Everyone learns these kinds of lemmas eventually, usually from reading proofs that use them. Sometimes one discovers them on one's own, but this usually ultimately depends on inspiration from encountering broadly similar arguments in other people's proofs first.

I'm not very familiar with Velleman's book, but from looking at some of it casually, it seems that most of the arguments presented go back to the level of elements rather than using any kind of higher-level lemmas on sets. So you can hardly be blamed for reproducing the same style of proof the author uses.

Your proofs will naturally become more sophisticated when you start reading more sophisticated mathematics. In the meantime, you're doing the right thing by breaking things down so that you understand every detail of a proof. That's the main thing.

Another way you can improve your proofs is by selecting textbooks or problem books with full solutions. That way you can compare your solution with the book's. You seem to have the discipline to do things on your own before looking at a solution, so this is likely to be a help to you, not a hindrance.

  • $\begingroup$ Thank you. :$)$ $\endgroup$ Commented Jul 29, 2020 at 23:56
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    $\begingroup$ I would write proofs in the way that makes sense to you. I wouldn't worry about it if other people find your proofs too wordy. Eventually you will reach a level of mathematical sophistication where you find your proofs to be too wordy. At that point, you will naturally start being less wordy. $\endgroup$ Commented Jul 30, 2020 at 0:19
  • $\begingroup$ I agree with that. $\endgroup$
    – Mike
    Commented Jul 30, 2020 at 4:59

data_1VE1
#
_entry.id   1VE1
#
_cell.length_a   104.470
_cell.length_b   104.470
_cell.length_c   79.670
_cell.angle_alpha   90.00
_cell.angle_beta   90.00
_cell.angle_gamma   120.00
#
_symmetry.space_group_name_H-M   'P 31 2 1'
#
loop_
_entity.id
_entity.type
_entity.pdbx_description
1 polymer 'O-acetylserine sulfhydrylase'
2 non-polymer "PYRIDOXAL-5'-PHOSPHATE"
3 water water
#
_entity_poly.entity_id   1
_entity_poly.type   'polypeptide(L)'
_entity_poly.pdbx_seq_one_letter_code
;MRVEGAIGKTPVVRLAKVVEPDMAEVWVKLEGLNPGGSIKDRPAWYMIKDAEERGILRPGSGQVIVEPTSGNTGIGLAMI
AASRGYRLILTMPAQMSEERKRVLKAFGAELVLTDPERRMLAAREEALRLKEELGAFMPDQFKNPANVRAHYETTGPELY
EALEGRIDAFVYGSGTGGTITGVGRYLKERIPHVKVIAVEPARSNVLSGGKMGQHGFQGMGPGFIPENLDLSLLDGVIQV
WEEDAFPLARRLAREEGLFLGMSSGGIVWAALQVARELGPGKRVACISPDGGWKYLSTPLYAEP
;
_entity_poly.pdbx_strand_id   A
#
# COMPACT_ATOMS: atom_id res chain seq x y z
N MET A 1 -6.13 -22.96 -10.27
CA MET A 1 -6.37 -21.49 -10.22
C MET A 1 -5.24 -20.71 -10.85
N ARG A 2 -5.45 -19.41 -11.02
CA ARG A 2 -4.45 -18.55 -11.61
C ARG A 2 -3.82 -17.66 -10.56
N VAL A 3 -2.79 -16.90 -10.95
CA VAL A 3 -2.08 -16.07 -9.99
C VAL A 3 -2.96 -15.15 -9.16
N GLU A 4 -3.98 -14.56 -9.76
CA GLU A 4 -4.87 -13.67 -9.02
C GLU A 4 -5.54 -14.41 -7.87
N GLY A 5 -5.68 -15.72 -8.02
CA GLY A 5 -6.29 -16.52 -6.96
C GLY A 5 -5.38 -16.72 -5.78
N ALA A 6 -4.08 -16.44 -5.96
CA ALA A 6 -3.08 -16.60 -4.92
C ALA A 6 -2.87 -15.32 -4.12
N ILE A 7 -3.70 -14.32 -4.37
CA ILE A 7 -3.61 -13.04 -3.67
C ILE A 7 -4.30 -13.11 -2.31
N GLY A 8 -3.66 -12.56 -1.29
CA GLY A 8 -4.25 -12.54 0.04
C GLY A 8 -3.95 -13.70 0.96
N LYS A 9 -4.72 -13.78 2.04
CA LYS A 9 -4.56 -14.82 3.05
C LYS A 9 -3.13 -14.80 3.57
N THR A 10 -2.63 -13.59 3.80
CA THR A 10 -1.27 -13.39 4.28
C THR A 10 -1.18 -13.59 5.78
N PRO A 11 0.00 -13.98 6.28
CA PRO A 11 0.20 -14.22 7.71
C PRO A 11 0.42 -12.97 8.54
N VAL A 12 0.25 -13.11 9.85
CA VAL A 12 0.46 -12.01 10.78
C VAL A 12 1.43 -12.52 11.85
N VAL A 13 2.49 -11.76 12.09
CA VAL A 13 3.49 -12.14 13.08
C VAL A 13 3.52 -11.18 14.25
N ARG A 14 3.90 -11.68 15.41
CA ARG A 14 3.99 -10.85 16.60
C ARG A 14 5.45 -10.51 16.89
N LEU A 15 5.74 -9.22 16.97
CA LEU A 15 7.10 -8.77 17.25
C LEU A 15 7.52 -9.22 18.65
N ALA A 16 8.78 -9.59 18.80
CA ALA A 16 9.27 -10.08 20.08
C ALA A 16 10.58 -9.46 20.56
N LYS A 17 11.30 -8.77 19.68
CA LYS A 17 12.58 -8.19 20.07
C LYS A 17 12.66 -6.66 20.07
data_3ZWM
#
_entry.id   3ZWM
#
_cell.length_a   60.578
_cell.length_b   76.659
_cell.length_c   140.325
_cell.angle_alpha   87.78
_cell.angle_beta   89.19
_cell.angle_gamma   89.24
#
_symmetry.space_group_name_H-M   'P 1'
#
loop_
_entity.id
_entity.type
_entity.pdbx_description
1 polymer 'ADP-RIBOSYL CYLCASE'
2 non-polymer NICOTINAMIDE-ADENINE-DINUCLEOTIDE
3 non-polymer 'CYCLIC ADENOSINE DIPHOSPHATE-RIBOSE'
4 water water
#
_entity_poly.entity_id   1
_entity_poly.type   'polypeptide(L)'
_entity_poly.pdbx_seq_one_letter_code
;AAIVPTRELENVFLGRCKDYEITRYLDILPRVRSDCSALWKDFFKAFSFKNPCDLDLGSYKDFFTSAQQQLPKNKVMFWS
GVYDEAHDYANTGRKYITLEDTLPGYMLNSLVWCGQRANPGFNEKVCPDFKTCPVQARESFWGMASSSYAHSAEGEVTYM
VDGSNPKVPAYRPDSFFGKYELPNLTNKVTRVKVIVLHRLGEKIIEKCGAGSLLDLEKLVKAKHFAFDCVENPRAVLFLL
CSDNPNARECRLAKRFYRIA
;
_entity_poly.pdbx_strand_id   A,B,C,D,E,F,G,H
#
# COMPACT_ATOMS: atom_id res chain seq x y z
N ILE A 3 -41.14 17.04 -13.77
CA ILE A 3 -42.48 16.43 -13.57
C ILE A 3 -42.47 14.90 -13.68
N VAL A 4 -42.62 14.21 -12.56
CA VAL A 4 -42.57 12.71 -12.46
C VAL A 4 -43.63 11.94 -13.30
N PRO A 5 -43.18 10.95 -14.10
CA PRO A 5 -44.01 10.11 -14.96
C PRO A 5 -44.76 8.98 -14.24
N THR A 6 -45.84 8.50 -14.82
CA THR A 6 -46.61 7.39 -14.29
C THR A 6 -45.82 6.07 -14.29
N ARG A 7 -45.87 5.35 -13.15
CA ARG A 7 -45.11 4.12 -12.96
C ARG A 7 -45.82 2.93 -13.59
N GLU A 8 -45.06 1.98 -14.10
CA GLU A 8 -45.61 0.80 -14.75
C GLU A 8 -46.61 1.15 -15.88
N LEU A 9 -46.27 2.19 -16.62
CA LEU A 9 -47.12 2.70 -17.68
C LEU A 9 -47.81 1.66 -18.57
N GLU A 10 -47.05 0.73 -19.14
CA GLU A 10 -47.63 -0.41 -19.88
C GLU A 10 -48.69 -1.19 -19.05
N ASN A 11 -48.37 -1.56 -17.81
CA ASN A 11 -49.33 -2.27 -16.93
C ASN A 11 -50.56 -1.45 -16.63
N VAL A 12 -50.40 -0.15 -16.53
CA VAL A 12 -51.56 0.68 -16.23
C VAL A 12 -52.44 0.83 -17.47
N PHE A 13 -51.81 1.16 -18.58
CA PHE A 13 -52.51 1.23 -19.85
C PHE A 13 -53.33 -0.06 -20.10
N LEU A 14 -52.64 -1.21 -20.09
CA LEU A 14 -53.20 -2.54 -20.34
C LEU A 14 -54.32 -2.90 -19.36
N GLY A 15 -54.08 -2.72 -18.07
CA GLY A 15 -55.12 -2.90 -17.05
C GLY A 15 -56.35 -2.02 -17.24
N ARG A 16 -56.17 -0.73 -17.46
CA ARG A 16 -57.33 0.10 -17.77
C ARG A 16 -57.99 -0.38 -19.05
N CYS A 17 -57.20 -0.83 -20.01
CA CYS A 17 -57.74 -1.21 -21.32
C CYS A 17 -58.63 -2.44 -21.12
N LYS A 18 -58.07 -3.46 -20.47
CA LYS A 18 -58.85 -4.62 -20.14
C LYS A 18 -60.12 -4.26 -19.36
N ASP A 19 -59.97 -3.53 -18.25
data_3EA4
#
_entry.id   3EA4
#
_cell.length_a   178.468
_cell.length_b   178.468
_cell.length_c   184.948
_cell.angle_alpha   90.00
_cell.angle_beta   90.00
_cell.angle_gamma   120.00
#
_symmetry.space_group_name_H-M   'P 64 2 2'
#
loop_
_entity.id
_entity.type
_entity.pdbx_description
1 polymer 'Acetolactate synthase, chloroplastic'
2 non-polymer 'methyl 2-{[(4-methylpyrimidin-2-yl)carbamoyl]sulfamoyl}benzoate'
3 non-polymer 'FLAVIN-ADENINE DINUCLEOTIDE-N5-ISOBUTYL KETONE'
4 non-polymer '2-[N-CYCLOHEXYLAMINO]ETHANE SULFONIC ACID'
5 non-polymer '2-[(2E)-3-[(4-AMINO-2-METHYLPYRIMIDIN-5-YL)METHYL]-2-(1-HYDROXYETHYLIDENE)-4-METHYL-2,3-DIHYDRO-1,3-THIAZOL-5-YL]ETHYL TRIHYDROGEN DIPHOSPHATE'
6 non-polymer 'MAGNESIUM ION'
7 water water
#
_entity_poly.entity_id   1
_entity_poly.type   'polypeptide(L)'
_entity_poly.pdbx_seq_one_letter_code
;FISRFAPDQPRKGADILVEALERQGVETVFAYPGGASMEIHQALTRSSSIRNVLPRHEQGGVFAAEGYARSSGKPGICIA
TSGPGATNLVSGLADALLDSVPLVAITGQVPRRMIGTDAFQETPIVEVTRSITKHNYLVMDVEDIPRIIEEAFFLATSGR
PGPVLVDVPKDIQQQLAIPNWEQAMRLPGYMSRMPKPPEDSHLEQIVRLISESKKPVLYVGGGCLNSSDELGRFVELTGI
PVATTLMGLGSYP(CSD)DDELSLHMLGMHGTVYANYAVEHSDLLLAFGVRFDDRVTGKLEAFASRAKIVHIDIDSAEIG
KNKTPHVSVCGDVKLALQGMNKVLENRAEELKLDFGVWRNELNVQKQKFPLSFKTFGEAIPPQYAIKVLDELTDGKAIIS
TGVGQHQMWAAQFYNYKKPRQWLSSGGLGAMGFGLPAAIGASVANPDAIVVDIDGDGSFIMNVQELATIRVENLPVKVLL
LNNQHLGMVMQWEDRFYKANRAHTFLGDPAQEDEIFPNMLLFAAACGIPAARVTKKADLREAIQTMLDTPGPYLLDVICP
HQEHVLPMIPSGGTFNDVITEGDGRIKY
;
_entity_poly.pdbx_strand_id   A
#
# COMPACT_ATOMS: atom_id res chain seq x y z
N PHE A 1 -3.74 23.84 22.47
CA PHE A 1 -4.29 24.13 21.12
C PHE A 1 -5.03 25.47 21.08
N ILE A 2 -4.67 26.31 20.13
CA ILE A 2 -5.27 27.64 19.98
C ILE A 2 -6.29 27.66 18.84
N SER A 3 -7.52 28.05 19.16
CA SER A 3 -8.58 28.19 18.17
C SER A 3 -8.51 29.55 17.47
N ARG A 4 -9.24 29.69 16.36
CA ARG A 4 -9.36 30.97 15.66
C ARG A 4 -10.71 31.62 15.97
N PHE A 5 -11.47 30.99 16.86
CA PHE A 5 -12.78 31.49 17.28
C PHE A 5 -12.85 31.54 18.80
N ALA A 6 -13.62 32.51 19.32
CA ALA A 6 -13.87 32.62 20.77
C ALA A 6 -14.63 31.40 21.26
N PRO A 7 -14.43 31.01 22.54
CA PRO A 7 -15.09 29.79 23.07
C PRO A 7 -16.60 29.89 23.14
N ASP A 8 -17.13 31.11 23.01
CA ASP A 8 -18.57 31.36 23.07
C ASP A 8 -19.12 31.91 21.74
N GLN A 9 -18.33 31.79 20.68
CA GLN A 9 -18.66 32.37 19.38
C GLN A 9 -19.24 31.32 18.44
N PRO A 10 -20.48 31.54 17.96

• $\begingroup$ @DanVelleman Your book is awesome. :$)$ $\endgroup$ Commented Jul 30, 2020 at 9:32

Here are my two cents. I've only read the second proof you linked to, and only the first direction of it, and I think it is not too pedantic at all.

The thing it, it all depends on how far gone you are in your mathematical studies and how used to you are, and how comfortable you're with, rigorous proofs. Since you are just beginning studying rigorous mathematics - and self-studying at that - I think it is actually crucial you begin by writing such "pedantic" proofs. Then, once you grow familiar with such proofs and become more confident, you can start writing more 'casual' proofs, because you'd develop an instinct that the proof is really correct and that you could make it completely rigorous if you needed to.

This doesn't stop at your level: the more you study, the less rigorous proofs becomes. And in fact, people often make mistakes, thinking something is obvious and that they could prove it completely rigorously if they wanted to, which then later turns out to be false. But that's just the way these things work, and you have to at least become a little more relaxed at proof-writing, or else you'd never have the time to prove anything more "serious", involving more complex mathematics.

One thing which is perhaps confusing about this is the feeling that you can always be more pedantic. And it's more or less true. I suggest reading about formal languages and formal proofs, if you find this point interesting/confusing. But in my opinion (and most people's) the level of rigor in the proofs you linked to (at least what I read) is enough. Why? Because, usually, when you write at such a level of rigor, even in the beginning of your studies, you don't make mistakes, thinking something is clear while it is in fact incorrect. That is, since your proofs are fairly rigorous (even if they could be even more rigorous), there aren't really too many "subtle" points you might be missing.

This is at least how I see it.

  • $\begingroup$ Well, I do think there's an upper limit on pedantry: If your proof is computer-verifiable, you cannot make it even more pedantic, as computers are the biggest pedants imaginable. $\endgroup$
    – celtschk
    Commented Aug 7, 2020 at 9:23